Washington, DC - The U.S. Commission on Civil Rights urged that all Americans celebrate the Martin Luther King holiday, nationally observed this year on January 17, 2005, by recalling the life and legacy of the civil rights leader.

"Many Americans consider Dr. King's 1963 leadership of a peaceful demonstration of more than 250,000 people on the steps of the Lincoln memorial in Washington D.C. to be a defining moment of the twentieth century," said Gerald A. Reynolds, Commission Chairman. Amid a three-year period of violence, many wondered whether the nation would be torn apart over race relations. "Dr. King's rousing words that day offered optimism that America's social problems could be resolved," he added.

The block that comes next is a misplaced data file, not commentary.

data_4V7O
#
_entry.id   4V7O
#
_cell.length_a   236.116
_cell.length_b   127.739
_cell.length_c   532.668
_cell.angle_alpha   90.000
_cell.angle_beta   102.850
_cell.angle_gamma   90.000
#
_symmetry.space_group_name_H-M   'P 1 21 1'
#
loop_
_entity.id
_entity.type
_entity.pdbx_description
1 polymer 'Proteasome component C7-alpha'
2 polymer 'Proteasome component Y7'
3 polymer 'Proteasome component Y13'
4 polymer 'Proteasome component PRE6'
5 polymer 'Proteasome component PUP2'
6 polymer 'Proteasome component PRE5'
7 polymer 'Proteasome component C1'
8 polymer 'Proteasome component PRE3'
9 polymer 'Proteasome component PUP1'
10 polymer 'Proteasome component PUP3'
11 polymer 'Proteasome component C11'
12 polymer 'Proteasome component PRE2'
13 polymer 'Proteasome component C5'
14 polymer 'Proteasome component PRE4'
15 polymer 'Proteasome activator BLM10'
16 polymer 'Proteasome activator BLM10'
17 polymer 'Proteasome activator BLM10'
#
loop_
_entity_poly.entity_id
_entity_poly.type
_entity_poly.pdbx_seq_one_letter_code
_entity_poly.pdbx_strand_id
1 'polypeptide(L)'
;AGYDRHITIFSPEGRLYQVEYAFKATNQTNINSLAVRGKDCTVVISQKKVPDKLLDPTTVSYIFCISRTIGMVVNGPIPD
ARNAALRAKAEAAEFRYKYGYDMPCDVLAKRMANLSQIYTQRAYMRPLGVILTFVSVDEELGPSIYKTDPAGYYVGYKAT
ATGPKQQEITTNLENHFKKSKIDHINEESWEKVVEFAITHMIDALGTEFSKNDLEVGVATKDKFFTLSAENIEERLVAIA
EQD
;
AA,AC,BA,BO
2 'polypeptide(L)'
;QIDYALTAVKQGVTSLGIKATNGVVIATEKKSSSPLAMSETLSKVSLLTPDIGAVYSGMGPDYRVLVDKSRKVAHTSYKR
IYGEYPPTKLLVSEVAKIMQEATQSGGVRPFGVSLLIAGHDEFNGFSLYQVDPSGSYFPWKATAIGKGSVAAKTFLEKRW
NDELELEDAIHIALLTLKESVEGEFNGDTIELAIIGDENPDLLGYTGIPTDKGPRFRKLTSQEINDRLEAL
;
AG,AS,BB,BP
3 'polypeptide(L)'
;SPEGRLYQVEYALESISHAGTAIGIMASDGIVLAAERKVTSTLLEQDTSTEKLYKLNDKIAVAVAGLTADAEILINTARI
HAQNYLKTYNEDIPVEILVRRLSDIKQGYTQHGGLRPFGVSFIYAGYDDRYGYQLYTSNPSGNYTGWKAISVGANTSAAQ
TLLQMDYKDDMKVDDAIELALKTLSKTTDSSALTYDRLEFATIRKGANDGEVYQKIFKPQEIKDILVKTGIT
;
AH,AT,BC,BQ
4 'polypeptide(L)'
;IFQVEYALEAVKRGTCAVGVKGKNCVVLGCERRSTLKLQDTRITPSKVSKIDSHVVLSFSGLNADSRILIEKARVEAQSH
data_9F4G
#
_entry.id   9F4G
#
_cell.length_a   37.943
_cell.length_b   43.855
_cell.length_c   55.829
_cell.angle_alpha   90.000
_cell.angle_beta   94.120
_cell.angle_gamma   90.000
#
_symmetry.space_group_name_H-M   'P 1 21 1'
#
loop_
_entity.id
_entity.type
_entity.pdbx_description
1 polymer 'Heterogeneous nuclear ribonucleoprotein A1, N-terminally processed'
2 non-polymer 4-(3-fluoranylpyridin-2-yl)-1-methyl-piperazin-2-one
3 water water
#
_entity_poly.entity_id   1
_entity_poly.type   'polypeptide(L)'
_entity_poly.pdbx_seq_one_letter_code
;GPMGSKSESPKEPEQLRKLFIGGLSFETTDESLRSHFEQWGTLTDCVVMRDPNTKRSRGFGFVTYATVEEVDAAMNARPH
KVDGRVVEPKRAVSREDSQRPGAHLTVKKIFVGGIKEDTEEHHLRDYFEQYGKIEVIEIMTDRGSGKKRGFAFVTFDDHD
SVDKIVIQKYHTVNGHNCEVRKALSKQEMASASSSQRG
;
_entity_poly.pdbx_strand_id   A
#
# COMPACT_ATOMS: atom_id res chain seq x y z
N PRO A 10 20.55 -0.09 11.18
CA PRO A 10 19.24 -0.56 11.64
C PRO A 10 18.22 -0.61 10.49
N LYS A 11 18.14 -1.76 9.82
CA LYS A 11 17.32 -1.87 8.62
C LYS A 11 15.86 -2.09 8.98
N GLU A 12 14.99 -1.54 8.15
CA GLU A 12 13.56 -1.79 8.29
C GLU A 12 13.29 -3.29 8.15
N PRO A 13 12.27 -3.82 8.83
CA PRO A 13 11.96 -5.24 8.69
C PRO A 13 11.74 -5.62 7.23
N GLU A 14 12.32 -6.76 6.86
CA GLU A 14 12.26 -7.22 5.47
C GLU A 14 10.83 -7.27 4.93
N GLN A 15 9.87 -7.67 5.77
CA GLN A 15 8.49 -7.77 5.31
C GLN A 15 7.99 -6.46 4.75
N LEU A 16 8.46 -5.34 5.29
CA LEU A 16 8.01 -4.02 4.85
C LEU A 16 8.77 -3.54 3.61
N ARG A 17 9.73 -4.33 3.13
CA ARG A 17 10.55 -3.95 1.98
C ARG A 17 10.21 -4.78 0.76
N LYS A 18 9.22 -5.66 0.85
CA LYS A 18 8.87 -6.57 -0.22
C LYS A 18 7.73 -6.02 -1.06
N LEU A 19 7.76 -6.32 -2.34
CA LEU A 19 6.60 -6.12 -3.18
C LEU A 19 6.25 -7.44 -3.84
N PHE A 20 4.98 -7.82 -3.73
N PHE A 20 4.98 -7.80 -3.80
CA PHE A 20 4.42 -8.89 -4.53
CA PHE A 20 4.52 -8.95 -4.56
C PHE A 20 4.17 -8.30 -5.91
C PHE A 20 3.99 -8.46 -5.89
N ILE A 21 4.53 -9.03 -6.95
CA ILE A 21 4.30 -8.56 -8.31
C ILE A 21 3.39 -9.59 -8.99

Dr. King was among the founders of the Southern Christian Leadership Conference (SCLC). He wrote Stride Toward Freedom (1958), Why We Can't Wait (1964), and Where Do We Go from Here: Chaos or Community? (1967). His nonviolent resistance led to numerous arrests in the 1950s and 1960s. On one occasion, he composed Letter from Birmingham Jail. In 1964 he was awarded the Nobel Peace Prize. On April 4, 1968, he was shot and killed as he stood on a motel balcony. His birthday is a national holiday, celebrated the third Monday in January.

"Dr. King voiced the hope that his four children would one day live in a nation where they would be judged not by the color of their skin but the content of their character," Reynolds said. "He inspired us to stand together against discrimination and oppression that had for years limited freedom for many Americans."